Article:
What Should I Do If I Get a Flat Tire?

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If you’re thinking about whether to spend a few minutes reading this story, here’s something else to ponder. In the time it would take you to finish, thousands of drivers across the country will be dealing with flat tires. That’s because flats occur about seven times every second. The AAA says “tire-related” problems are responsible for approximately one-third of all roadside emergencies. Drivers who prepare for a flat tire often can avoid an emergency, though.

What Should I Do If I Get a Flat Tire While I’m Driving?

Most folks can tell they have a flat tire immediately. There will be some sort of physical bumping or thumping, followed soon after by a noticeable change in steering and handling. Without air in the tire, the only thing between the road and the wheel rim is a relatively thin piece of rubber. You’ll feel the difference, especially if it’s one of the front tires that’s flat.

Once you realize you have a flat, don’t panic. Put on your emergency flashers. Slow down, and try to get off the road. If there’s no parking lot nearby, pull off onto the right shoulder as far as possible. You also can use the left side in certain freeway situations. (For example, if there’s a safe median area in the center of a divided highway, and you’d otherwise have to cross traffic to get to the right shoulder.) But most experts don’t recommend driving on a flat tire for very long. So, as a general rule, don’t try to keep going and reach the next exit on a flat.

Should I Try Fixing a Flat Tire Myself?

Changing a tire seems like a simple task at first. It’s pretty much just a matter of loosening a few lug nuts, jacking up the car, swapping wheels and getting the lug nuts tight again. Yet, in the real world, those lug nuts can be more than a little sticky. After years without being unscrewed, they may not come free without a professional-size lug wrench or an air wrench. Further, when you’re on the side of the highway, with traffic whizzing by at 70 mph, the easiest repairs quickly can become dangerous. If you’ve pulled over so that the flat tire is on the same side as the passing cars and trucks, the risk is even higher.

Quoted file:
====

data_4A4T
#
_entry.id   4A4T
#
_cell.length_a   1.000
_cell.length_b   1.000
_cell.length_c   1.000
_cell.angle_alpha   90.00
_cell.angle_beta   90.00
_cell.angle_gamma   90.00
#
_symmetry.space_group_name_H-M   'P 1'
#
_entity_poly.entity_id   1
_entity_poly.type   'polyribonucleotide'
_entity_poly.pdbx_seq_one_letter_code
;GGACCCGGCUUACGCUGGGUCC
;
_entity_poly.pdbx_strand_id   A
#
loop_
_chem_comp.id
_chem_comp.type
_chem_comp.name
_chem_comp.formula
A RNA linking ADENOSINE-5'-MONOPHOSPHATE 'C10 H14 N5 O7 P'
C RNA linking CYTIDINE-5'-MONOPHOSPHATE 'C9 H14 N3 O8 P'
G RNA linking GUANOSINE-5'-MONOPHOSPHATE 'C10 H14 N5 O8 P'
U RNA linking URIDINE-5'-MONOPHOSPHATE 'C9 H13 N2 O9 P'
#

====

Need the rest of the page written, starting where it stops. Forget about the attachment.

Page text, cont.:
Fewer and fewer new vehicles have spare tires. The AAA reports that nearly 30 percent of the cars and trucks produced for the 2017 model year rely on alternatives such as run-flat tires and inflator kits instead. And neither will help if you have more than a small hole in your tire.

We don’t recommend the DIY approach to most flat-tire situations unless you’re able to park safely away from traffic and are fairly confident in your wrenching skills. If you absolutely must try changing a tire yourself, follow the instructions in your owner’s manual carefully.

Who Should I Call If I Get a Flat Tire?

When you combine that AAA data with a recent study from the Pew Research Center, it turns out that the percentage of U.S. adults with cellphones is higher than the percentage of new vehicles with spare tires. Pew puts the former at 95 percent, while the latter, as just mentioned, is about 70 percent. With that in mind, we consider a cellphone to be the most important tool for dealing with a flat tire.

If you belong to the AAA, now’s your chance to benefit from more than the organization’s extensive automotive research. If you don’t, many highways have courtesy patrols that stop and help with a flat tire for free (although a tip can show a little courtesy of your own). Don’t be afraid to call 911 if you’re stranded on the side of the highway. These situations often are considered emergencies because of the increased potential for a bigger problem. Insurance companies and automakers also offer roadside assistance plans. You’ll have your choice of local towing companies as well, some of which should be able to provide emergency tire-change service. Needless to say, having these numbers ahead of time, as part of a proper emergency car kit, can make your life a lot easier.

A final word of caution: Always be careful when anyone approaches you to help. This is especially true if a vehicle stops and it’s not a clearly marked police car, courtesy van or tow truck. In most cases, it will be a generous stranger looking to lend a hand. But not always. If you have any worries, stay in your vehicle with the doors locked, and don’t hesitate to call the police.

By | 2018-06-19T15:49:22+00:00 May 22nd, 2018|Maintenance|0 Comments

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